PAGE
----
Shoshone Falls was close to the town of Twin Falls, where we got to see the Snake River Gorge from the Canyon Crest Walkway on a nice stroll amongst suburban homes and businessesShoshone Falls was close to the town of Twin Falls, where we got to see the Snake River Gorge from the Canyon Crest Walkway on a nice stroll amongst suburban homes and businesses
Look down at Shoshone Falls from the entrance kiosk areaLook down at Shoshone Falls from the entrance kiosk area

Julie checking out Shoshone Falls from the main viewpointJulie checking out the falls from the main viewpoint

Closer look at Shoshone Falls from just above the main viewing areaCloser look at the falls from just above the main viewing area

Contextual look at Shoshone Falls with double rainbow from just above the main viewing areaContextual look at the falls with double rainbow from just above the main viewing area

Looking downstream from Shoshone Falls at the canyon being carved out by the Snake RiverLooking downstream from the falls at the canyon being carved out by the Snake River

Partial look at a cascade further downstream of Shoshone Falls that I believe might be sourced by Dierkes LakePartial look at a cascade further downstream of Shoshone Falls that I believe might be sourced by Dierkes Lakes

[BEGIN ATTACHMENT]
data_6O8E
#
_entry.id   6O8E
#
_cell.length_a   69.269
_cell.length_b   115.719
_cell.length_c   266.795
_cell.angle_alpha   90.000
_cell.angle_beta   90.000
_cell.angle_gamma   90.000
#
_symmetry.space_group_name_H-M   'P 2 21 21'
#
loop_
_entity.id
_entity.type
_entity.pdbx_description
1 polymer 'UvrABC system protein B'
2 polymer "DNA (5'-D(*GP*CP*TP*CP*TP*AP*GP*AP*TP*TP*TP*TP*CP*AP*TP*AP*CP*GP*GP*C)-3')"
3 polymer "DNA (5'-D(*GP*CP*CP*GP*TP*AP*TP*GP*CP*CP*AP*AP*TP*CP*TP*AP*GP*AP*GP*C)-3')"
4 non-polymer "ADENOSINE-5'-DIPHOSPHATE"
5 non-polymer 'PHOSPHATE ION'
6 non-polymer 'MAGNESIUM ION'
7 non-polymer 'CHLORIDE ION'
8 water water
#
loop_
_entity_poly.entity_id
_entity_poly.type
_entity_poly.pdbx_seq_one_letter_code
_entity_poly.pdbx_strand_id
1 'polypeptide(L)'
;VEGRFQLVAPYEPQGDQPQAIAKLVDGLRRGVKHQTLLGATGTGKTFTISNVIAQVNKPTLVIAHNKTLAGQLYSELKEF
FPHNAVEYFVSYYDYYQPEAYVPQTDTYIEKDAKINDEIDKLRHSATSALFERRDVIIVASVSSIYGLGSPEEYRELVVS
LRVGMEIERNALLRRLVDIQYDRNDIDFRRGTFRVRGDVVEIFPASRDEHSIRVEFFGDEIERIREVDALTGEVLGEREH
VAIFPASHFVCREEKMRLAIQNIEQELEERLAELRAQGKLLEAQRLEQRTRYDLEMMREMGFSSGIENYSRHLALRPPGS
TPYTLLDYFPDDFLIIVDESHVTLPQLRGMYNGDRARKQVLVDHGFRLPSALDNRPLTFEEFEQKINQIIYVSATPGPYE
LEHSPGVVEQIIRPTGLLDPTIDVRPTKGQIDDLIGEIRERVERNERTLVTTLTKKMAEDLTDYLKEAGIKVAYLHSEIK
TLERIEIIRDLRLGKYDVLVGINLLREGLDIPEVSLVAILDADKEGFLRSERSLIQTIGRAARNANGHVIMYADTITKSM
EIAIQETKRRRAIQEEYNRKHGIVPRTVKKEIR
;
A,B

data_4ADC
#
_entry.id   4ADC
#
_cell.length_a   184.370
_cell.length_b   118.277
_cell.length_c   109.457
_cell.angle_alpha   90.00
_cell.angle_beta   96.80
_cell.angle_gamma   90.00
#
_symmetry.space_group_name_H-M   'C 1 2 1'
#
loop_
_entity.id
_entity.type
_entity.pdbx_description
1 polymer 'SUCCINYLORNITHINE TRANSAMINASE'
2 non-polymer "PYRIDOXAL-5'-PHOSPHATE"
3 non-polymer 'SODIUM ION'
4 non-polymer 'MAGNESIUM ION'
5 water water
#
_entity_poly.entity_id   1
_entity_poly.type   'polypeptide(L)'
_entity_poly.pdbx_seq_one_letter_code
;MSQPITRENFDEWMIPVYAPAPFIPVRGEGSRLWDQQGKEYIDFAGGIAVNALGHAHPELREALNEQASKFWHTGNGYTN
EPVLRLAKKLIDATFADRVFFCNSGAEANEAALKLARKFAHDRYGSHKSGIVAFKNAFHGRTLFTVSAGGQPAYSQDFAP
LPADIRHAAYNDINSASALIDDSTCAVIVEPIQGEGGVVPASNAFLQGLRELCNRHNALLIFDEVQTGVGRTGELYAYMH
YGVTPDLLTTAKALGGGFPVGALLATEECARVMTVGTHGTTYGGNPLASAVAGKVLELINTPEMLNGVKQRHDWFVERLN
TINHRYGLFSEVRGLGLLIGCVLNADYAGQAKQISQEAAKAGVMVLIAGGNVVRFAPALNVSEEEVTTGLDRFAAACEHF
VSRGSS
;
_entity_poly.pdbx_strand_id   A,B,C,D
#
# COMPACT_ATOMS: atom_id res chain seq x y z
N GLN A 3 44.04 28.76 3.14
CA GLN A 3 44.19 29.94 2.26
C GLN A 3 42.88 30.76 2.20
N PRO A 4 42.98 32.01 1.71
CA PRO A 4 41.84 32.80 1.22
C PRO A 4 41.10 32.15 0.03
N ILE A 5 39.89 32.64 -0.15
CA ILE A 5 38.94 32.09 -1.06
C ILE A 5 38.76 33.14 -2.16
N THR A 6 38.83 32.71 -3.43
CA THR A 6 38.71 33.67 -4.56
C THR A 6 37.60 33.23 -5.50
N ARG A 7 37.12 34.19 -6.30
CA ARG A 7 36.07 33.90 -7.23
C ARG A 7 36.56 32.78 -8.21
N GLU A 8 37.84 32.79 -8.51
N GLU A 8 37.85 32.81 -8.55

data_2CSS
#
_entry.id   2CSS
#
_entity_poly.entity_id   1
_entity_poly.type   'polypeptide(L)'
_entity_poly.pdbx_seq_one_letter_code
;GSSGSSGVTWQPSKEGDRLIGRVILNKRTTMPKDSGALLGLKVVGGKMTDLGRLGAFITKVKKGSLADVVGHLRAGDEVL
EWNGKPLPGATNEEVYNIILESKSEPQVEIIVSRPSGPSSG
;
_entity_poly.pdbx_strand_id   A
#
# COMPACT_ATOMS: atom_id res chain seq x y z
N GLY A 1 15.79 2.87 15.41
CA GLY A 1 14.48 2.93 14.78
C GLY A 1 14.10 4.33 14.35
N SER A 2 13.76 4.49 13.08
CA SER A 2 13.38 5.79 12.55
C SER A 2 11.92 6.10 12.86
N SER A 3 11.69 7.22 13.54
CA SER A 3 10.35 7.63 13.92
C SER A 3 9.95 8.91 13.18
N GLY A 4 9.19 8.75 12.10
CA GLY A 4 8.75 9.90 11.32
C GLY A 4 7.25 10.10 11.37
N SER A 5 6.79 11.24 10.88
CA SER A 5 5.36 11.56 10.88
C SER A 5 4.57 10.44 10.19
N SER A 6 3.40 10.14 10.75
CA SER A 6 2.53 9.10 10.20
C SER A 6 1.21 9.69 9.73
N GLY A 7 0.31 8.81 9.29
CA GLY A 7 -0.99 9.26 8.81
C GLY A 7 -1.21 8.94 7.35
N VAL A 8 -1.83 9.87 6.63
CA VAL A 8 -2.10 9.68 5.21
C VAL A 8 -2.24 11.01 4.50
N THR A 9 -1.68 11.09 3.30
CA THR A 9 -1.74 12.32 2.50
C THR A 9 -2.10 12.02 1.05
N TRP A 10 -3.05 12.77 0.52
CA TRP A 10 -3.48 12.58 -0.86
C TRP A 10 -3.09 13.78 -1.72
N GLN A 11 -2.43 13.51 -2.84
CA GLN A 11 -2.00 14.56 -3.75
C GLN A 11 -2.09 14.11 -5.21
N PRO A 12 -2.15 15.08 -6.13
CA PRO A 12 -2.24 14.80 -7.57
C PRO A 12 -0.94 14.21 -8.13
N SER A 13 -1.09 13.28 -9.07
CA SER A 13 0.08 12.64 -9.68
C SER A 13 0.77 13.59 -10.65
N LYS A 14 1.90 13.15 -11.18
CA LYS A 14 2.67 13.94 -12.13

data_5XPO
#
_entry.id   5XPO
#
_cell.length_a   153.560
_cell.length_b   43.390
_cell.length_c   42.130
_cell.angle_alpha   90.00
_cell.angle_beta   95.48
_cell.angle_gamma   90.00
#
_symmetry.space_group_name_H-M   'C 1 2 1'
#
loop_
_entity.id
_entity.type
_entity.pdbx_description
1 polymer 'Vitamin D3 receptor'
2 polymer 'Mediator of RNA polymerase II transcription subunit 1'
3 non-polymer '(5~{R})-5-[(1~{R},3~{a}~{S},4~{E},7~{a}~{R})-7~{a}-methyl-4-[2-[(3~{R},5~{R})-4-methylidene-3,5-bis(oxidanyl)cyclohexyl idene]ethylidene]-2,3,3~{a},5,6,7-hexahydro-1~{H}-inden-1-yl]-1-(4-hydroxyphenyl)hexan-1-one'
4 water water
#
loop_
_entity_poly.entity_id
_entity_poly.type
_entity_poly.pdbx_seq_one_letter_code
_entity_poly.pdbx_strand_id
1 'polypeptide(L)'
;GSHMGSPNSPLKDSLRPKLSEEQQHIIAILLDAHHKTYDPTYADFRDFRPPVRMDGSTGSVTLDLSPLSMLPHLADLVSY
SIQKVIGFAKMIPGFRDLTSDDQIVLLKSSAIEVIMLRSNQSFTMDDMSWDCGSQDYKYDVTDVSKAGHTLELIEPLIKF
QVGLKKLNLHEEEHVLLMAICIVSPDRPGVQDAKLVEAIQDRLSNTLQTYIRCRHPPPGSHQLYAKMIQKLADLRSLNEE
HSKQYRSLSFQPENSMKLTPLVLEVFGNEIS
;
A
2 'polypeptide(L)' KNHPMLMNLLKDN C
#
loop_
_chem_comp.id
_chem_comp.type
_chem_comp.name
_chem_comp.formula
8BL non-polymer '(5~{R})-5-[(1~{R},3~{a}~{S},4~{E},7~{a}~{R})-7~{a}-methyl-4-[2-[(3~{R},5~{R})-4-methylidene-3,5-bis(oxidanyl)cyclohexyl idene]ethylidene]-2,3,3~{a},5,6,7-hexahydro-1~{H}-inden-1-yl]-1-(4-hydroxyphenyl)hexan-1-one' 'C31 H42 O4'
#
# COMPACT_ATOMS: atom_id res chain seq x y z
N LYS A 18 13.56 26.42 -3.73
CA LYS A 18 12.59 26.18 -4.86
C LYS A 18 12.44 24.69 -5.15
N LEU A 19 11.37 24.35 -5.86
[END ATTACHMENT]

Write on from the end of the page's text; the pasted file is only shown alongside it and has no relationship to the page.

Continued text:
Closer look at Shoshone Falls with double rainbow and a kayaker for scaleCloser look at the falls with double rainbow and a kayaker for scale

Direct look at perhaps the thickest part of Shoshone Falls with the hydroelectric infrastructure right above itDirect look at perhaps the thickest part of the the falls with the hydroelectric infrastructure right above it

I couldn't tell if this arch was natural or some artifact of human activity, but if it is a natural arch, that would certainly be an interesting perk in visiting Shoshone FallsI couldn't tell if this arch was natural or some artifact of human activity, but if it is a natural arch, that would certainly be an interesting perk in visiting the falls

The paved walkway linking some of the other overlooks just downstream from the main overlookThe paved walkway linking some of the other overlooks just downstream from the main overlook

Looking down at some stairs that seemingly went right into the gorge, but access to it was fenced offLooking down at some stairs that seemingly went right into the gorge, but access to it was fenced off

Contextual look at one of the alternate overlooks nearest to the car parkContextual look at one of the alternate overlooks nearest to the car park

Going up the steps behind the souvenir shop towards the paved quarter-mile walk to the Evil Knievel OverlookGoing up the steps behind the souvenir shop towards the paved quarter-mile walk to the Evil Knievel Overlook

I noticed this sign when I started on the paved quarter-mile walk to the Evil Knievel OverlookI noticed this sign when I started on the paved quarter-mile walk to the Evil Knievel Overlook